34. Dilip Singh Ahlawat, Jat Viron Ka Itihas
  35. , Bhaleram Beniwal: Jāt Yodhāon ke Balidān, Jaypal Agencies, Agra 2005, P. 100
  36. Maheswari Prasad, Jats in Ancient India, Jats, I, Ed. Dr Vir Singh, 2004, p. 21
  37. [George Erdosy, The Indo-Aryans of Ancient South Asia: Language, Culture and Ethnicity, Delhi, 1997 pp. 237-238
  38. F.E. Pargiter, Ancient Indian Historical tradition. Reprint Delhi 1962, p.87-88
  39. Maheswari Prasad, Jats in Ancient India, Jats, I, Ed. Dr Vir Singh, 2004, p. 22
  40. Maheswari Prasad, Jats in Ancient India, Jats, I, Ed. Dr Vir Singh, 2004, p. 22
  41. K.P.Jayaswal, Hindu Rajtantra (Hindi translation of his Hindu polity) Khanda I, Prakarana 5, 4th ed. Varansi 1977
  42. Maheswari Prasad, Jats in Ancient India, Jats, I, Ed. Dr Vir Singh, 2004, p. 22
  43. Maheswari Prasad, Jats in Ancient India, Jats, I, Ed. Dr Vir Singh, 2004, p. 28, f.n. 5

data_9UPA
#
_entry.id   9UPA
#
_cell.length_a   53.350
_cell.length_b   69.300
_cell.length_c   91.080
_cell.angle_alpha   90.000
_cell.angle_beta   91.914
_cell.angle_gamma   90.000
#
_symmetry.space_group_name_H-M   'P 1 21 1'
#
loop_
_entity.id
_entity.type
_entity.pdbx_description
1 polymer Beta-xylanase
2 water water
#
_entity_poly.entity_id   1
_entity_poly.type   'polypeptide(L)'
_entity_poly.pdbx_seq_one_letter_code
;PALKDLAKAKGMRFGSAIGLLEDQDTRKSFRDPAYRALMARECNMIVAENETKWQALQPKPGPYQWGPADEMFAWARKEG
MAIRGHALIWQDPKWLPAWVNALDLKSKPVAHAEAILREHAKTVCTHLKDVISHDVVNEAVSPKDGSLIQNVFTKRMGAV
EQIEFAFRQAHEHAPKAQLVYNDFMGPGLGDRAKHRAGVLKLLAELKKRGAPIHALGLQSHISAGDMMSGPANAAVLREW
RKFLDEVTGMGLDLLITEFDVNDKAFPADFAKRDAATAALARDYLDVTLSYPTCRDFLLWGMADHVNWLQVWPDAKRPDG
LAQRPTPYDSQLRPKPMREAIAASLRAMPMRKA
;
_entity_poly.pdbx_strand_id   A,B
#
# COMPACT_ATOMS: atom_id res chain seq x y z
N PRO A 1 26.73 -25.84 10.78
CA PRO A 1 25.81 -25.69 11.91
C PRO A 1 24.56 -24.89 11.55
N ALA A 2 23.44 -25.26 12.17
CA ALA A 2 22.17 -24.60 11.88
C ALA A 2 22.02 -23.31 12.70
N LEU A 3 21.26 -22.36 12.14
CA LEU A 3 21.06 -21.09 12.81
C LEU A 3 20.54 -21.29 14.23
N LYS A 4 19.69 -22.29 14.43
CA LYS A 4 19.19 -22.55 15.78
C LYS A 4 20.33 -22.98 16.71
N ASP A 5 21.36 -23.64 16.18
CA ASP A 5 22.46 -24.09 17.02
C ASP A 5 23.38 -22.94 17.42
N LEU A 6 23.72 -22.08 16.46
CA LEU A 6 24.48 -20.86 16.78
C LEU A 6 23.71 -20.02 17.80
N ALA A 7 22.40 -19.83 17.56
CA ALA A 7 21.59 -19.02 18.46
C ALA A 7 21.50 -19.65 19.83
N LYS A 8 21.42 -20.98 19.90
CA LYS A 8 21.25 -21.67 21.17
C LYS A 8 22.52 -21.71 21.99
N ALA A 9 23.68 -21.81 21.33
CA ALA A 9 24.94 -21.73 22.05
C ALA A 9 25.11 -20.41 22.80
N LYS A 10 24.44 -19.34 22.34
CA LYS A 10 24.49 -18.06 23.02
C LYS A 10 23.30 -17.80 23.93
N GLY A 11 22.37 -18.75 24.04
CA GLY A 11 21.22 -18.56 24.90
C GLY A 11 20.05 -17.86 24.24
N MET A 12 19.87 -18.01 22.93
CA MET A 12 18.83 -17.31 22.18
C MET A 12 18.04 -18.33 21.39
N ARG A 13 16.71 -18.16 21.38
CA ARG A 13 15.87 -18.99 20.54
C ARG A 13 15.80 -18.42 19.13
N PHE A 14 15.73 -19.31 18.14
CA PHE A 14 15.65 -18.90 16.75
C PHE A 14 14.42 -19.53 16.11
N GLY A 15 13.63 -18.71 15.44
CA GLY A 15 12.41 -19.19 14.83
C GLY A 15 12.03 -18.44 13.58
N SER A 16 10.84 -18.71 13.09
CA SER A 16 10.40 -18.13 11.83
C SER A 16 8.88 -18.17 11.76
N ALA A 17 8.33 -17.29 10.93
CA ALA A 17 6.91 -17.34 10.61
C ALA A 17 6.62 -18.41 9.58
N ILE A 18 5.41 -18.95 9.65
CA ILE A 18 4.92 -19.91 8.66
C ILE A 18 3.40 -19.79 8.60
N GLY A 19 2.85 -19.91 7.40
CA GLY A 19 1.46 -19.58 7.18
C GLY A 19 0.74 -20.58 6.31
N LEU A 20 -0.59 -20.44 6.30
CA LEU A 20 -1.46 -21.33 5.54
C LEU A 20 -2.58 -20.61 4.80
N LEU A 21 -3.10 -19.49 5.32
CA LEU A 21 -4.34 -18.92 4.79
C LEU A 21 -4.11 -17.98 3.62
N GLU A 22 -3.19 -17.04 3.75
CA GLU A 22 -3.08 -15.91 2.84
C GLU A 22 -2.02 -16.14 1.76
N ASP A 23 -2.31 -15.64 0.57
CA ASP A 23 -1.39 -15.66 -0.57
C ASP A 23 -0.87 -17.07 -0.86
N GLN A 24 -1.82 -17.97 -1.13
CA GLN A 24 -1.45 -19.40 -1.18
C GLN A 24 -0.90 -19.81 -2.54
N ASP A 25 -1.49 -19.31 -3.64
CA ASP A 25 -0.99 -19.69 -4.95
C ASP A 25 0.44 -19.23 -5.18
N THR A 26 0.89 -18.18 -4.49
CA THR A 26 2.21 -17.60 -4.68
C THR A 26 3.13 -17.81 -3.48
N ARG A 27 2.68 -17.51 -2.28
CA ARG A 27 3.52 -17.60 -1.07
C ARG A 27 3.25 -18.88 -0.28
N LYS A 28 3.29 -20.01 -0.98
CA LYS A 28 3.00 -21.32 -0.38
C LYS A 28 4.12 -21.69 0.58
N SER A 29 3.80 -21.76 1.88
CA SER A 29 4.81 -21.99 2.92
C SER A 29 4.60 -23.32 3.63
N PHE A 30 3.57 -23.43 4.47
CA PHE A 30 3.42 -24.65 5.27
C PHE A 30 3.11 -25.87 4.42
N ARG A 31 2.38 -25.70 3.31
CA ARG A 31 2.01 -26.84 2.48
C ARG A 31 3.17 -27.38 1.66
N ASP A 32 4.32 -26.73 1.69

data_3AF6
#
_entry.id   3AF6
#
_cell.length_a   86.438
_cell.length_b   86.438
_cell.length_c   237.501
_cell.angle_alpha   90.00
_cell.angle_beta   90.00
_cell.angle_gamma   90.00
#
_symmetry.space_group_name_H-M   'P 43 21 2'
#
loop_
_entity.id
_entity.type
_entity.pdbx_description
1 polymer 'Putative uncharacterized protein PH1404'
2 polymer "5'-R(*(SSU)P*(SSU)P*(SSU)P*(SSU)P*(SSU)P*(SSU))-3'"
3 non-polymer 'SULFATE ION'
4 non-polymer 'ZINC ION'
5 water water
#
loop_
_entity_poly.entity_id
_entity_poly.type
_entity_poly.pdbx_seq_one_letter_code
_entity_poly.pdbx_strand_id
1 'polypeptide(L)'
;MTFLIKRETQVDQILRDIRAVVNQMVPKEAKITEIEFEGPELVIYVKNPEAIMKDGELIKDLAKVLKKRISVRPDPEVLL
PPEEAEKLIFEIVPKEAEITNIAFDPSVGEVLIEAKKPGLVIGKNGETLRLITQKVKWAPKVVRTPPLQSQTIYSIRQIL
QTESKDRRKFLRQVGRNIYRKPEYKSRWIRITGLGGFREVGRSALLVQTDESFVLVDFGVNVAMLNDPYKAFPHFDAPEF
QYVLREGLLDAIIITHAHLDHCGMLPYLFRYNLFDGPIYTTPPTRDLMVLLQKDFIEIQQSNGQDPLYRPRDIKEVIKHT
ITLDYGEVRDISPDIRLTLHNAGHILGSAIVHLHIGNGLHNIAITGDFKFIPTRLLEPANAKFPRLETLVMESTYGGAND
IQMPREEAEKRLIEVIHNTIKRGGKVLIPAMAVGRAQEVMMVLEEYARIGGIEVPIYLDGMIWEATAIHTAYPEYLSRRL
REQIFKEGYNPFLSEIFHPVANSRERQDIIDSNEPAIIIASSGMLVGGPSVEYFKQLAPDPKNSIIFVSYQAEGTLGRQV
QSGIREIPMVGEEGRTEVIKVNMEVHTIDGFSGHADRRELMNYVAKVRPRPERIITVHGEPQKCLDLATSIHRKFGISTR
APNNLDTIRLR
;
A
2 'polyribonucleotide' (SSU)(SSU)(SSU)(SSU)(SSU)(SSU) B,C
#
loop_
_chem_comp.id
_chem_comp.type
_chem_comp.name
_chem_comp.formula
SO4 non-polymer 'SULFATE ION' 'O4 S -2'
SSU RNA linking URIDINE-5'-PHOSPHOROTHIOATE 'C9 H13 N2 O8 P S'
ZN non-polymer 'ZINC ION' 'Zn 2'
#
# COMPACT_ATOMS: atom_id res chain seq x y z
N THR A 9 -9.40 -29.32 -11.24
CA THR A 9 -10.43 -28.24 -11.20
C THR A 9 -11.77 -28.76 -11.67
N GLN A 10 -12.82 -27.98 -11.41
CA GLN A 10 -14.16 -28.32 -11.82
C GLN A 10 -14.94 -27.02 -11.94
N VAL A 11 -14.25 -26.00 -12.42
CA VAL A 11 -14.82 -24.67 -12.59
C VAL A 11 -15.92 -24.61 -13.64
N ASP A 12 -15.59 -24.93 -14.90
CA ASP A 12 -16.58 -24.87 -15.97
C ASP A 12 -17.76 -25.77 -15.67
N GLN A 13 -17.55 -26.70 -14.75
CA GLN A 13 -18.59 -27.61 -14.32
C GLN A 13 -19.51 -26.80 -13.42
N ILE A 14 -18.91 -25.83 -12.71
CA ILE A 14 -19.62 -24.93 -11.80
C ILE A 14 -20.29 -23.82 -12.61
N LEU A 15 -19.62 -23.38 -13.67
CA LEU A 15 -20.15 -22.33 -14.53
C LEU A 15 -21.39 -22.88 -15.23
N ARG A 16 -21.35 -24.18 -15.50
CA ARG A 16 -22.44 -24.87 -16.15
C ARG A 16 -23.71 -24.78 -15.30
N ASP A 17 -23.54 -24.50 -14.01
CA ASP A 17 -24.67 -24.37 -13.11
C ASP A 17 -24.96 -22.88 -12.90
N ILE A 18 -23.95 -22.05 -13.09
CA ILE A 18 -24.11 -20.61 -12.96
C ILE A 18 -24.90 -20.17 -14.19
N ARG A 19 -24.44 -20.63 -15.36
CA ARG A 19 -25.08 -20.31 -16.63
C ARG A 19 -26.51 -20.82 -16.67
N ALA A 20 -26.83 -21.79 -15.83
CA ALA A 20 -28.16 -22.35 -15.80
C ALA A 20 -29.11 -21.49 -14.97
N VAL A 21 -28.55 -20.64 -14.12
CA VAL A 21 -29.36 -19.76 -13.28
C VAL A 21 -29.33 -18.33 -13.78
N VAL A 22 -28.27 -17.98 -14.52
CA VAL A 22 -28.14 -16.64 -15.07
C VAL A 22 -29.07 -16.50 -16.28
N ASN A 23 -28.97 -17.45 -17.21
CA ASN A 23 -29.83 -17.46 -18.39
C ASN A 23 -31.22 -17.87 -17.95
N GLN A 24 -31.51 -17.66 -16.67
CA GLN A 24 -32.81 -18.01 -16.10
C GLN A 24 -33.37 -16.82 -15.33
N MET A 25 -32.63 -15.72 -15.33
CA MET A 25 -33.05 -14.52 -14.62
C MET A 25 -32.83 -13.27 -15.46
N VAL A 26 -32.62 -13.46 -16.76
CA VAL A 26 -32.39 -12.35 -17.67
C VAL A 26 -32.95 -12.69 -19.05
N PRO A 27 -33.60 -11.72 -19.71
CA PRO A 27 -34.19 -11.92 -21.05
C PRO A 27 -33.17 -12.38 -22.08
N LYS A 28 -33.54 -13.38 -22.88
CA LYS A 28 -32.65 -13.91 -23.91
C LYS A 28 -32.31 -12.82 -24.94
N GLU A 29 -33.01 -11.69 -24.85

44. Brahma Purana, Ch. 13
  45. Harivansha, Ch. 32
  46. Mahabharata ch. 95, 76
  47. Maheswari Prasad, “Jats in Ancient India”:The Jats, Ed. Dr Vir Singh, Vol.I, p. 23
  48. Maheswari Prasad, “Jats in Ancient India”:The Jats, Ed. Dr Vir Singh, Vol.I, p. 23
  49. A.S. Atlekar and R.C. Majumdar, The Vakataka Gupta Age, p.27
  50. Maheswari Prasad, “Jats in Ancient India”:The Jats, Ed. Dr Vir Singh, Vol.I, p. 25
  51. Mahabharata, Crit.ed. II, 296
  52. Mahabharata, Crit.ed. II. 48.13cd., 14ab
  53. Maheswari Prasad, “Jats in Ancient India”:The Jats, Ed. Dr Vir Singh, Vol.I, p. 25
  54. Maheswari Prasad, “Jats in Ancient India”:The Jats, Ed. Dr Vir Singh, Vol.I, p. 26
  55. Bṛhatsamhitā XIV. 25
  56. Maheswari Prasad, “Jats in Ancient India”:The Jats, Ed. Dr Vir Singh, Vol.I, p. 26
  57. Maheswari Prasad, “Jats in Ancient India”:The Jats, Ed. Dr Vir Singh, Vol.I, p. 27
  58. Maheswari Prasad, “Jats in Ancient India”:The Jats, Ed. Dr Vir Singh, Vol.I, p. 27
  59. Maheswari Prasad, “Jats in Ancient India”:The Jats, Ed. Dr Vir Singh, Vol.I, p. 27
  60. Thakur Deshraj: Jat Itihas, p.208
  61. Thakur Deshraj: Jat Itihas, p.210
  62. Thakur Deshraj: Jat Itihas, p.210
  63. Thakur Deshraj: Jat Itihas, p.210
  64. Thakur Deshraj: Jat Itihas, p.211
  65. James Todd, Appedix 1], [Thakur Deshraj, Jat Itihas, p.588-589
  66. Jat History Thakur Deshraj/Chapter IX, p.589
  67. Bharat Ke Prachin Rajvansh, II
  68. Jat History Thakur Deshraj/Chapter IX, p.590

Author लेखक: Laxman Burdak लक्ष्मण बुरड़क